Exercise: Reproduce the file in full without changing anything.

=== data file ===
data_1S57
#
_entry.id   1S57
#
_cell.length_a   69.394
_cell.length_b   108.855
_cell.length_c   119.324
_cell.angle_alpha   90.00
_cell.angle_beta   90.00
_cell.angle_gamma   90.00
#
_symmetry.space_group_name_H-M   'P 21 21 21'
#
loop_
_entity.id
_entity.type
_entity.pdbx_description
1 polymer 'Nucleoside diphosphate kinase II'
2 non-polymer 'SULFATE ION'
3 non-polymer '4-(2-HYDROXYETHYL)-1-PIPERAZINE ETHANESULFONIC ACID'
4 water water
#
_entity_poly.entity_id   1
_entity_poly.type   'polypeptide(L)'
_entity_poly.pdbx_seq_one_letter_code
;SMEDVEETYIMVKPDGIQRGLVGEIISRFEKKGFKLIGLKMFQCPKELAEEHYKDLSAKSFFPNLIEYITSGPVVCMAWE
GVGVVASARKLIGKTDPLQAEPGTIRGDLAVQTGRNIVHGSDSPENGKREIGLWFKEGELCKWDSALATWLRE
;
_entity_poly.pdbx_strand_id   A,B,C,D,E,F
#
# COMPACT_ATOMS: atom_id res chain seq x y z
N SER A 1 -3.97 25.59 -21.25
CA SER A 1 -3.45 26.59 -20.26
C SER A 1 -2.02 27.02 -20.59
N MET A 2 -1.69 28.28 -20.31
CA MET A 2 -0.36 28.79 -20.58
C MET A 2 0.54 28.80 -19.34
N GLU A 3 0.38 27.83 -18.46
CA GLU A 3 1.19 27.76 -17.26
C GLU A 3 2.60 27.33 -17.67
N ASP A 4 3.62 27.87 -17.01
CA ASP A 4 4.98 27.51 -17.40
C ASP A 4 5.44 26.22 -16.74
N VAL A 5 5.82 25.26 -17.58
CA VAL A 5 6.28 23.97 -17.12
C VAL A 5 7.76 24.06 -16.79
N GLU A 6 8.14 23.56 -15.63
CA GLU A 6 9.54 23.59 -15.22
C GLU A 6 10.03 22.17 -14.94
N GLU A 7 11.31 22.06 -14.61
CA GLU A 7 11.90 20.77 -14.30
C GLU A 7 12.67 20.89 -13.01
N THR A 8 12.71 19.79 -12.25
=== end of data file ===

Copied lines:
data_1S57
#
_entry.id   1S57
#
_cell.length_a   69.394
_cell.length_b   108.855
_cell.length_c   119.324
_cell.angle_alpha   90.00
_cell.angle_beta   90.00
_cell.angle_gamma   90.00
#
_symmetry.space_group_name_H-M   'P 21 21 21'
#
loop_
_entity.id
_entity.type
_entity.pdbx_description
1 polymer 'Nucleoside diphosphate kinase II'
2 non-polymer 'SULFATE ION'
3 non-polymer '4-(2-HYDROXYETHYL)-1-PIPERAZINE ETHANESULFONIC ACID'
4 water water
#
_entity_poly.entity_id   1
_entity_poly.type   'polypeptide(L)'
_entity_poly.pdbx_seq_one_letter_code
;SMEDVEETYIMVKPDGIQRGLVGEIISRFEKKGFKLIGLKMFQCPKELAEEHYKDLSAKSFFPNLIEYITSGPVVCMAWE
GVGVVASARKLIGKTDPLQAEPGTIRGDLAVQTGRNIVHGSDSPENGKREIGLWFKEGELCKWDSALATWLRE
;
_entity_poly.pdbx_strand_id   A,B,C,D,E,F
#
# COMPACT_ATOMS: atom_id res chain seq x y z
N SER A 1 -3.97 25.59 -21.25
CA SER A 1 -3.45 26.59 -20.26
C SER A 1 -2.02 27.02 -20.59
N MET A 2 -1.69 28.28 -20.31
CA MET A 2 -0.36 28.79 -20.58
C MET A 2 0.54 28.80 -19.34
N GLU A 3 0.38 27.83 -18.46
CA GLU A 3 1.19 27.76 -17.26
C GLU A 3 2.60 27.33 -17.67
N ASP A 4 3.62 27.87 -17.01
CA ASP A 4 4.98 27.51 -17.40
C ASP A 4 5.44 26.22 -16.74
N VAL A 5 5.82 25.26 -17.58
CA VAL A 5 6.28 23.97 -17.12
C VAL A 5 7.76 24.06 -16.79
N GLU A 6 8.14 23.56 -15.63
CA GLU A 6 9.54 23.59 -15.22
C GLU A 6 10.03 22.17 -14.94
N GLU A 7 11.31 22.06 -14.61
CA GLU A 7 11.90 20.77 -14.30
C GLU A 7 12.67 20.89 -13.01
N THR A 8 12.71 19.79 -12.25